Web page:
[Coco] OO programming - [Was]:Emulator
aawolfe at gmail.com
Fri Nov 6 23:18:43 EST 2009
On Fri, Nov 6, 2009 at 1:38 PM, Aaron Wolfe <aawolfe at gmail.com> wrote:
> On Fri, Nov 6, 2009 at 8:45 AM, Gene Heskett <gene.heskett at verizon.net> wrote:
>> On Friday 06 November 2009, Steven Hirsch wrote:
>>>On Fri, 6 Nov 2009, Fedor Steeman wrote:
>>>> And that is another bone I still have to pick with you: The "C"
>>>> programming language has not been a part of my CS education nor of any of
>>>> my buddies that I asked. Instead, we had Java or some other OO language.
>>>> One buddy, an engineer, even thought the notion that it was required for
>>>> any IT professional to have had "absurd".
> I had promised myself I would not comment any more on this, but that
> was in part because I thought no one else was interested. Seeing
> discussion, on this one point I will make an exception. (I never have
> learned to hold my tongue very well :)
> Here is what I actually said:
>> C is taught in every CS program I've heard of at least. Some C
>> experience is generally considered a prerequisite for any serious
>> programmer, professional or hobbyist.
> Although I fully stand behind the words that I said, I don't like the
> straw man created by Mr. Steeman.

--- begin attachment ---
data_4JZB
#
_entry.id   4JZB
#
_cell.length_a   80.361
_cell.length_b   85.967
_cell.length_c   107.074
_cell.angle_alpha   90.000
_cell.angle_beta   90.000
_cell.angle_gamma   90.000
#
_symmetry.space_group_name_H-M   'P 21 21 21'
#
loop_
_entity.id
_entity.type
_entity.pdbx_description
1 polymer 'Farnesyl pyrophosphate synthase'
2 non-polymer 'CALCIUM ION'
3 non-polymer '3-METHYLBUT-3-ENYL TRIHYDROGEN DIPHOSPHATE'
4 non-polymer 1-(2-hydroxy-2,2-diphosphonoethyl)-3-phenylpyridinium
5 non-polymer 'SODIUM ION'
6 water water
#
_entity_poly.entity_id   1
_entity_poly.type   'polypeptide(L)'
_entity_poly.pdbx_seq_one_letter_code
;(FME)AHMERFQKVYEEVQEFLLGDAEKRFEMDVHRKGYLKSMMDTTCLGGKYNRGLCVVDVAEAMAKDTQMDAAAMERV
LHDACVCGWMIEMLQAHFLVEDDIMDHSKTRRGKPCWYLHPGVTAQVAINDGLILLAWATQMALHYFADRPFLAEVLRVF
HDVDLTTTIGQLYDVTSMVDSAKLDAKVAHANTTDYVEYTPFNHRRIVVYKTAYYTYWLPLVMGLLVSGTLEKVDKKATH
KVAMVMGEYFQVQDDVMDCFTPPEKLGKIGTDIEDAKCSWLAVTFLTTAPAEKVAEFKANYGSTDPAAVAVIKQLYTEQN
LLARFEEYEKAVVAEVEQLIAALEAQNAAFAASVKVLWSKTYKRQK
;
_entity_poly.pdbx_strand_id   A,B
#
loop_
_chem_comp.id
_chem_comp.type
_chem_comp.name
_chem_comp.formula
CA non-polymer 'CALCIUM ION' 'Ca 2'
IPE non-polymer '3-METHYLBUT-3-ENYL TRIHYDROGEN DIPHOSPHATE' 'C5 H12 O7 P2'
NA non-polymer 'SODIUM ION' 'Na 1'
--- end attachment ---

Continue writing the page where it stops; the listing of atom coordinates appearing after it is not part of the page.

> I never suggested that a particular language was a requirement to
> receive a degree in CS, I said it was taught in every CS program I
> knew of. I believe most CS programs allow one to chose the languages
> they study, mines certainly did. C *is* taught at MIT, Standford, and
> Berkeley this year, according to their web sites.
> I also fully believe that "Some C experience is generally considered a
> prerequisite for any serious programmer, professional or hobbyist."
My friend was reading this thread with me and pointed out, quite
correctly, that my first statement was ambiguous and quite possibly
caused some confusion. Unfortunately the kind of thing that only
stands out to others, no matter how many times I try to proof my own
I meant to say "any serious programmer, whether that programmer is a
professional or a hobbyist". What I said could easily be taken to
mean "any programer, any professional, or any hobbyist", which is not
at all what I meant. I apologize, my words were not very well chosen.
In hindsight, some of the comments make a little more sense now,
after realizing my mistake :)
> Notice I did not say "IT Professional" or "Engineer". I said
> *programmer*. Notice also I said "some C experience", not mastery,
> specialization in, exclusive use of, etc.
> "C" is indeed very popular today, in fact its arguably the most
> popular programming language on the planet. Java may be (probably is)
> slightly more popular depending on the metric you choose:
> The goal of my original statement was to assert that C is more
> "accessible" to the average programmer than the proprietary, closed
> language that Mr Steeman was championing. To that end, I believe I
> have made my point very well.
More information about the Coco